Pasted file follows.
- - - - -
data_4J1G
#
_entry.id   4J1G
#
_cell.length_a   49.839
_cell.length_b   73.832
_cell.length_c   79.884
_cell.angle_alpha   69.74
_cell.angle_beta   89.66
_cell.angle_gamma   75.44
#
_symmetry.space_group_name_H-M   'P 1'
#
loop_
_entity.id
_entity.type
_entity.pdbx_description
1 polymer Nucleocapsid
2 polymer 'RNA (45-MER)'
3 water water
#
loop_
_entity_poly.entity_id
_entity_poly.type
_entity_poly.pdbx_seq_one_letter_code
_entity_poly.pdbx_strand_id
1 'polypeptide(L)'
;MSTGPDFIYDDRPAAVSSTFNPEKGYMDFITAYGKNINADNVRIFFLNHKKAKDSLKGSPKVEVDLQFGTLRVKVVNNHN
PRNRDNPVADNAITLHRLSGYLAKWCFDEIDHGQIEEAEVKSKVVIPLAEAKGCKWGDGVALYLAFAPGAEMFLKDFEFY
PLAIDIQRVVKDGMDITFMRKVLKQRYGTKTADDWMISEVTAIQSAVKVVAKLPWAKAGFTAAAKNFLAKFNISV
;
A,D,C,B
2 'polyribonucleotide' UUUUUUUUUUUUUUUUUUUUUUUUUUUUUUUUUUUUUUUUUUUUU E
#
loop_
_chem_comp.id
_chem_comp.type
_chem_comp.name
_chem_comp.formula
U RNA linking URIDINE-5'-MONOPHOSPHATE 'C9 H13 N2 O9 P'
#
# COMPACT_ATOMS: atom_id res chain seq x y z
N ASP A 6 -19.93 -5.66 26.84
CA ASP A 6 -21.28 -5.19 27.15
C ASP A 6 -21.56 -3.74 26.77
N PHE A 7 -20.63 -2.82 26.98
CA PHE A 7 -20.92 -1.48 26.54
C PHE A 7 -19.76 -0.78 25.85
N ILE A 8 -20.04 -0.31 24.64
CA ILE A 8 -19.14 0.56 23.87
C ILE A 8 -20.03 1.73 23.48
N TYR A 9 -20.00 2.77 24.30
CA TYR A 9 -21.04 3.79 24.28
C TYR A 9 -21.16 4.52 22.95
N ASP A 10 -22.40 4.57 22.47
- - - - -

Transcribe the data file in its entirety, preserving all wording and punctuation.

data_4J1G
#
_entry.id   4J1G
#
_cell.length_a   49.839
_cell.length_b   73.832
_cell.length_c   79.884
_cell.angle_alpha   69.74
_cell.angle_beta   89.66
_cell.angle_gamma   75.44
#
_symmetry.space_group_name_H-M   'P 1'
#
loop_
_entity.id
_entity.type
_entity.pdbx_description
1 polymer Nucleocapsid
2 polymer 'RNA (45-MER)'
3 water water
#
loop_
_entity_poly.entity_id
_entity_poly.type
_entity_poly.pdbx_seq_one_letter_code
_entity_poly.pdbx_strand_id
1 'polypeptide(L)'
;MSTGPDFIYDDRPAAVSSTFNPEKGYMDFITAYGKNINADNVRIFFLNHKKAKDSLKGSPKVEVDLQFGTLRVKVVNNHN
PRNRDNPVADNAITLHRLSGYLAKWCFDEIDHGQIEEAEVKSKVVIPLAEAKGCKWGDGVALYLAFAPGAEMFLKDFEFY
PLAIDIQRVVKDGMDITFMRKVLKQRYGTKTADDWMISEVTAIQSAVKVVAKLPWAKAGFTAAAKNFLAKFNISV
;
A,D,C,B
2 'polyribonucleotide' UUUUUUUUUUUUUUUUUUUUUUUUUUUUUUUUUUUUUUUUUUUUU E
#
loop_
_chem_comp.id
_chem_comp.type
_chem_comp.name
_chem_comp.formula
U RNA linking URIDINE-5'-MONOPHOSPHATE 'C9 H13 N2 O9 P'
#
# COMPACT_ATOMS: atom_id res chain seq x y z
N ASP A 6 -19.93 -5.66 26.84
CA ASP A 6 -21.28 -5.19 27.15
C ASP A 6 -21.56 -3.74 26.77
N PHE A 7 -20.63 -2.82 26.98
CA PHE A 7 -20.92 -1.48 26.54
C PHE A 7 -19.76 -0.78 25.85
N ILE A 8 -20.04 -0.31 24.64
CA ILE A 8 -19.14 0.56 23.87
C ILE A 8 -20.03 1.73 23.48
N TYR A 9 -20.00 2.77 24.30
CA TYR A 9 -21.04 3.79 24.28
C TYR A 9 -21.16 4.52 22.95
N ASP A 10 -22.40 4.57 22.47